Mostly my solar greenhouse is already bursting with herbs; Basil being the most sought after for its lovely fragrance and enhancement of dishes. This is a fast growing plant, sensitive to cold so do not set it out amongst the tomatoes and peppers until it is warmed up nicely. www.horizenherbs.com offers many exotic cooking Basil herbs and teas you will want to try in your kitchen.
Although I start seeds in the flats, I transplant each seedling into a dog/cat food can for further growing with rich potting soil once the true leaves sprout indicating roots are starting to spread. The cans, for which I have plenty, feeding all my pets and opened smooth with a roller can opener leaving a slick side and no burrs. The bottom is now punched with a claw hammer making two holes neatly and safely. I fill with rich potting soil, bottom water the cans so they are soaked. Take a pencil and make a hole, in the soil. From the flats I lift the “starts” and drop one at a time into the can filled with potting soil and press gently to close the hole around the tiny delicate roots. Then I place the cans, all lined up in the empty flat under a grow lamp till I set them out. I use grow lamps, as the early spring late winter greenhouse growing the sunlight is not strong or long enough. I also use bottom heat pads when it gets a bit chilly due to no sun for several rainy days.
I was fortunate to find at the Wal*Mart© two big fat boxes of tongue depressors in the arts and crafts section. I placed all of these, perhaps a thousand in a large plastic ex-cat litter container with the top cut off and poured Copper Green wood preserver (read precautions) over them. It is important when using copper green or copper brown wood treatment to have safety goggles on as it can blind you if it gets in your eye. I let them soak for an hour, pour the excess liquid off the sticks, pull them out to dry and I have nice low cost marking sticks for all my plants. Each can needs to be identified if not for you with your trained eye, but for the person you are giving a start to. With a Scripto™ black marker you can write on each wood piece. Being treated they will not rot off, nor hurt the plants.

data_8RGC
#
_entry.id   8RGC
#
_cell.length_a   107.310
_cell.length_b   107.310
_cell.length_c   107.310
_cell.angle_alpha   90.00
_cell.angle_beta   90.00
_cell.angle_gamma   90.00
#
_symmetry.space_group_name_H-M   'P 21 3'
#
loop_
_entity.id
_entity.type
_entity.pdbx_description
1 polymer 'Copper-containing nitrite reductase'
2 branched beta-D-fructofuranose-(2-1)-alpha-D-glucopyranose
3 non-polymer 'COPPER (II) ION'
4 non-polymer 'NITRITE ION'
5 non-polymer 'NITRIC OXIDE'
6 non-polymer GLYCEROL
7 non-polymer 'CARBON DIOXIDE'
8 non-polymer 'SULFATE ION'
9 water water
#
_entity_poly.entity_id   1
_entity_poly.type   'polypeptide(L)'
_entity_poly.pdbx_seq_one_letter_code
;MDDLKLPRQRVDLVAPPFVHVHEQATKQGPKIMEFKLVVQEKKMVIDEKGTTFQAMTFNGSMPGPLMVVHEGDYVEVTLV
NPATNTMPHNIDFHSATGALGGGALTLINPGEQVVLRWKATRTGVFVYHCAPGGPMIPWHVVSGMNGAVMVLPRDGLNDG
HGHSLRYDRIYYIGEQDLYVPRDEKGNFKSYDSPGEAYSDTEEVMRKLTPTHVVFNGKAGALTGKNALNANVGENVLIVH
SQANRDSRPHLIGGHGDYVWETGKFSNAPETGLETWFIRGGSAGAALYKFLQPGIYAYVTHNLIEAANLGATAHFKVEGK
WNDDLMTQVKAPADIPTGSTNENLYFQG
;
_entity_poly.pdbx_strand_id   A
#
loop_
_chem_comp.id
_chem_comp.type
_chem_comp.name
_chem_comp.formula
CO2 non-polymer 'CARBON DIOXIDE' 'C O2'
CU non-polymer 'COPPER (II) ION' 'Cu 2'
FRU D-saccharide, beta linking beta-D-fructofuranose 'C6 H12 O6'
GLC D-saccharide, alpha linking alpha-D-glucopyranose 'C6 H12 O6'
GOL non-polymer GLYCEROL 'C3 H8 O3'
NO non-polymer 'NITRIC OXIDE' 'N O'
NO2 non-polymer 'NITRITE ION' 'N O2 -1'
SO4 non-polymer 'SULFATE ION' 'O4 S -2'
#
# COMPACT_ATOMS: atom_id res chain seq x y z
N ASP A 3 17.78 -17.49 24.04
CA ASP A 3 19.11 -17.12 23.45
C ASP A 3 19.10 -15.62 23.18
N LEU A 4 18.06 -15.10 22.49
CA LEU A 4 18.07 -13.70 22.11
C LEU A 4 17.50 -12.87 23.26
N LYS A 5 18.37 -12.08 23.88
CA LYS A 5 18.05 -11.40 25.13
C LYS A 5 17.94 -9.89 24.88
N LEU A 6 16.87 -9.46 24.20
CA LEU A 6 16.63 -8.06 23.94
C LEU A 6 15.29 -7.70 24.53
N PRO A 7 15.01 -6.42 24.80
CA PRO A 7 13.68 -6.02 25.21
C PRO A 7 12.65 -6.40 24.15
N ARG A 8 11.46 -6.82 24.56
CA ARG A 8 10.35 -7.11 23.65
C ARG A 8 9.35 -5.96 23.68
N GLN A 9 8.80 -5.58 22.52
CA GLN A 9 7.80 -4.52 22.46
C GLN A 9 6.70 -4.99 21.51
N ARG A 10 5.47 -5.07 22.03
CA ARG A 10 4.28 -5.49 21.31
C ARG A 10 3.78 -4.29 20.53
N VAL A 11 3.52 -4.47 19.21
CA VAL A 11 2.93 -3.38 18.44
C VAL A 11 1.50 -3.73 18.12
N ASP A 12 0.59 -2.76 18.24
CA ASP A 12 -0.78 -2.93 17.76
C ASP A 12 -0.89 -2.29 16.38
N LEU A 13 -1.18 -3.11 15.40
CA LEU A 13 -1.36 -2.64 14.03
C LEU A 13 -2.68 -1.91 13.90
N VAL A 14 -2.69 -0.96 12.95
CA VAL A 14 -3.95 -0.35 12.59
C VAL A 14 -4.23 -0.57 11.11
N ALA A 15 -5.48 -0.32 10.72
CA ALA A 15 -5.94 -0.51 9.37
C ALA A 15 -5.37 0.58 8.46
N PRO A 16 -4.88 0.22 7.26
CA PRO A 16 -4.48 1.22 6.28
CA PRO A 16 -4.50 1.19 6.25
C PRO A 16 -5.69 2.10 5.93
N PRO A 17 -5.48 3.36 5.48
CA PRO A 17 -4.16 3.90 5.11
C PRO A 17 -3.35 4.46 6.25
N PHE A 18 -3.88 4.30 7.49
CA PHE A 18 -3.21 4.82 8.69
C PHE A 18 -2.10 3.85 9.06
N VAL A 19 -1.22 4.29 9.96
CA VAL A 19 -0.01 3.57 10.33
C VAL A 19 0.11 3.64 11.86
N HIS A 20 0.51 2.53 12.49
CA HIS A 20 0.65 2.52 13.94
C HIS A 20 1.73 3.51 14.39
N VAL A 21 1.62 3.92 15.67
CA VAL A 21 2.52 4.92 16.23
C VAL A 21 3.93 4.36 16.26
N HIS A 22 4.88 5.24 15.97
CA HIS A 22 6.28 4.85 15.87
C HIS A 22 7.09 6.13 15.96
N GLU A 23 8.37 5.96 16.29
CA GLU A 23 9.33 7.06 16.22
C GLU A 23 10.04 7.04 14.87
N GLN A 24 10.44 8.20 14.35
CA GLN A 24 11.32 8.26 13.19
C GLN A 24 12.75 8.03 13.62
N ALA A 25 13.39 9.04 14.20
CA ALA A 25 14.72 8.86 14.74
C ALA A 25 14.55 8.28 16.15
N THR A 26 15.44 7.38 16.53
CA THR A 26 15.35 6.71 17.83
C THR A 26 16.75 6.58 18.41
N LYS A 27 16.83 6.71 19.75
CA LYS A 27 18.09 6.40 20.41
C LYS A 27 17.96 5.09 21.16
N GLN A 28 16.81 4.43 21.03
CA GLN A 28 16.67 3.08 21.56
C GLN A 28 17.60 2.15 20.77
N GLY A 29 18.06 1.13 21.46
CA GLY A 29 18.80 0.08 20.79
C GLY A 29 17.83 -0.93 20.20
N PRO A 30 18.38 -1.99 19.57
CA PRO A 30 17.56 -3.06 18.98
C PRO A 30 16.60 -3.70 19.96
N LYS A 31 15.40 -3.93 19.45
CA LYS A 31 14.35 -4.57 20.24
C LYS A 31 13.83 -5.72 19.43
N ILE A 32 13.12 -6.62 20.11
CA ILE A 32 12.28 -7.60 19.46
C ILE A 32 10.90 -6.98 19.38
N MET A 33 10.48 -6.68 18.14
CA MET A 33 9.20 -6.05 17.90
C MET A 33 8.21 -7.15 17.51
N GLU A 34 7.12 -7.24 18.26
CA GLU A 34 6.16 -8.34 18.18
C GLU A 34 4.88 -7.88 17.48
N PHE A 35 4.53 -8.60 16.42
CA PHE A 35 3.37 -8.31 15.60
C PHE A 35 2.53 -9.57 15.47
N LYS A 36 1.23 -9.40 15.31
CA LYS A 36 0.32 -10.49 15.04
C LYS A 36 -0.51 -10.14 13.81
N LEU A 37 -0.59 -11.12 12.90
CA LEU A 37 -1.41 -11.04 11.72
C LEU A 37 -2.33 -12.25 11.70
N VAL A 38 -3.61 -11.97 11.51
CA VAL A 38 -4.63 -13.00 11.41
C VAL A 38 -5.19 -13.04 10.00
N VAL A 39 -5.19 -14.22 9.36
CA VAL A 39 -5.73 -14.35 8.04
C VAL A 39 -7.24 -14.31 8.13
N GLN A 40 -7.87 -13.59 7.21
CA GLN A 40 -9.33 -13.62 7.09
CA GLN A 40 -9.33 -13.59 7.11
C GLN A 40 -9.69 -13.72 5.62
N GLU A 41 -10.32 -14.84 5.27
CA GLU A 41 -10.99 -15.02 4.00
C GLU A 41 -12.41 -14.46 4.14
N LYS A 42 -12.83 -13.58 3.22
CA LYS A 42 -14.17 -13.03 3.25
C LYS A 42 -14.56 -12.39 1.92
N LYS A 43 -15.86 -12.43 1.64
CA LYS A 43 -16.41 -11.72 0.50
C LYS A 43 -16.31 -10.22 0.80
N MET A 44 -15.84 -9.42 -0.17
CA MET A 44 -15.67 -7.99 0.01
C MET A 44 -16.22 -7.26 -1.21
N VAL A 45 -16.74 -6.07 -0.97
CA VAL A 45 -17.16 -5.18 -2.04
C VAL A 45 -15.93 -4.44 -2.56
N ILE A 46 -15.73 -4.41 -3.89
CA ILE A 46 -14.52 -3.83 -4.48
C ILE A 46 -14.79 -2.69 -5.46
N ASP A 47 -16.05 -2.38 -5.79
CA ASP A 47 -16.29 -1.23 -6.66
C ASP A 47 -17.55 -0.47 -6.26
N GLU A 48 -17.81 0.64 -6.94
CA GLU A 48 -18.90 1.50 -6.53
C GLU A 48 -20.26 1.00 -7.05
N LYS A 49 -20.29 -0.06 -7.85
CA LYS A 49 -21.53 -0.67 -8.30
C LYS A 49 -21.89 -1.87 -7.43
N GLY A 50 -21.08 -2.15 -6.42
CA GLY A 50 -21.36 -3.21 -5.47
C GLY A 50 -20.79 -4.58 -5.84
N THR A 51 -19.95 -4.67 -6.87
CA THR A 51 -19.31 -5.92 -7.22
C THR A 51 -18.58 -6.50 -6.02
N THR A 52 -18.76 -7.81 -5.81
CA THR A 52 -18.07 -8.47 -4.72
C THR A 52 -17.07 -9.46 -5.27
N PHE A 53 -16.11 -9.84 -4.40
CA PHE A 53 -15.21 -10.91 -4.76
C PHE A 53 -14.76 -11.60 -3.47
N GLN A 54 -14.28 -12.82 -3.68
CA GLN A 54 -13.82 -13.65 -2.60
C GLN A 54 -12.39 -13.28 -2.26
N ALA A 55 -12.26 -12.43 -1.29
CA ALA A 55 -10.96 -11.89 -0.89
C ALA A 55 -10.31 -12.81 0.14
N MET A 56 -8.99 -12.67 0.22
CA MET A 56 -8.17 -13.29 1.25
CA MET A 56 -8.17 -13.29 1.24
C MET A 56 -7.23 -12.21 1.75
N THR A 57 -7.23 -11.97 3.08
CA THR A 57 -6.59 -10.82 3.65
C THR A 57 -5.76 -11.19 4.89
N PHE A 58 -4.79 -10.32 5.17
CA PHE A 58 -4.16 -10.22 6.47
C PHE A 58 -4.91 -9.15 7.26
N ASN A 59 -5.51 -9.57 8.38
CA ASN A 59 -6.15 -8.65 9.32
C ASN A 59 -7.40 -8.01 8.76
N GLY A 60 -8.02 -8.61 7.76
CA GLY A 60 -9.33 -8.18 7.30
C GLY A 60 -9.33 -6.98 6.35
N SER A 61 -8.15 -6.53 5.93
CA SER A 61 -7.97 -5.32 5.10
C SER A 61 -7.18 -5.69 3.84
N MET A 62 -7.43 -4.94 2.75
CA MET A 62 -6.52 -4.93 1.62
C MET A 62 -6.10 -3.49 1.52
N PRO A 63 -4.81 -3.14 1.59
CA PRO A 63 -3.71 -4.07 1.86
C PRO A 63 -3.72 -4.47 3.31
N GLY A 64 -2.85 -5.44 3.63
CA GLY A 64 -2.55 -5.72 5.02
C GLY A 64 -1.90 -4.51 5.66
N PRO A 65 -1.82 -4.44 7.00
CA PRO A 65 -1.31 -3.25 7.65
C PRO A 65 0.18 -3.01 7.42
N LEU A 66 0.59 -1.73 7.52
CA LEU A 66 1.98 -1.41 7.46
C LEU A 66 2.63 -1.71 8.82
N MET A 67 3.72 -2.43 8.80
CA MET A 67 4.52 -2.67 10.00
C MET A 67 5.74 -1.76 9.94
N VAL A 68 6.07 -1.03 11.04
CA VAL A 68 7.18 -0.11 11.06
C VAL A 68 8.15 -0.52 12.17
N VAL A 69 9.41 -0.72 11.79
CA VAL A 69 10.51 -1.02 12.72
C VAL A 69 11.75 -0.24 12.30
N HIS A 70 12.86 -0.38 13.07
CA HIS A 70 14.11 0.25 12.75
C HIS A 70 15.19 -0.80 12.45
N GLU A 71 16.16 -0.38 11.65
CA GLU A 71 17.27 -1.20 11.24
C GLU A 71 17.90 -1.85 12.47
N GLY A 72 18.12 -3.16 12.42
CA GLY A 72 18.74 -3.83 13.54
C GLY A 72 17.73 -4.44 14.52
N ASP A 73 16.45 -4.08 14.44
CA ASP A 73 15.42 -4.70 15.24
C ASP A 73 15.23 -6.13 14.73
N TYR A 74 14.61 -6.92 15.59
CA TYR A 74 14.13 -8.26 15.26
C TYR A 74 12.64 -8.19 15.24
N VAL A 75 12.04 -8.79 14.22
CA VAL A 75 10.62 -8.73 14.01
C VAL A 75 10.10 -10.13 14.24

While pre-tilling the garden for potato planting and to loosen the soil I could see thousands of little jumping spiders scurrying about. Although the digger wasps will take many home for lunch I reflect on the benefit of having the little spiders to catch unwanted pests in the garden. Had I used chem-kill the garden would be just a sterile wasteland.
Asparagus I had set out last year started some nice tasty samples. Next year I ought to be able to take more cuttings. Remember that the spears grow up tall if not eaten, and they gather energy for the roots to grow in the fall. So for the first couple of years we only take tasty samples. I grow the “super male asparagus” from www.MillerNurseries.com.
Baby rabbits and kittens abound. My helper, EJ, and I, have been spreading about 80 cubic feet of Bunny Berries in the garden to get ready for the big growth I envision. I would hope that everyone’s garden is up and growing shortly.
Next week or so we can talk about corn. That is everyone’s favorite right after tomatoes.
COPYRIGHT: 2011, Back2theLand.com, Mark Steel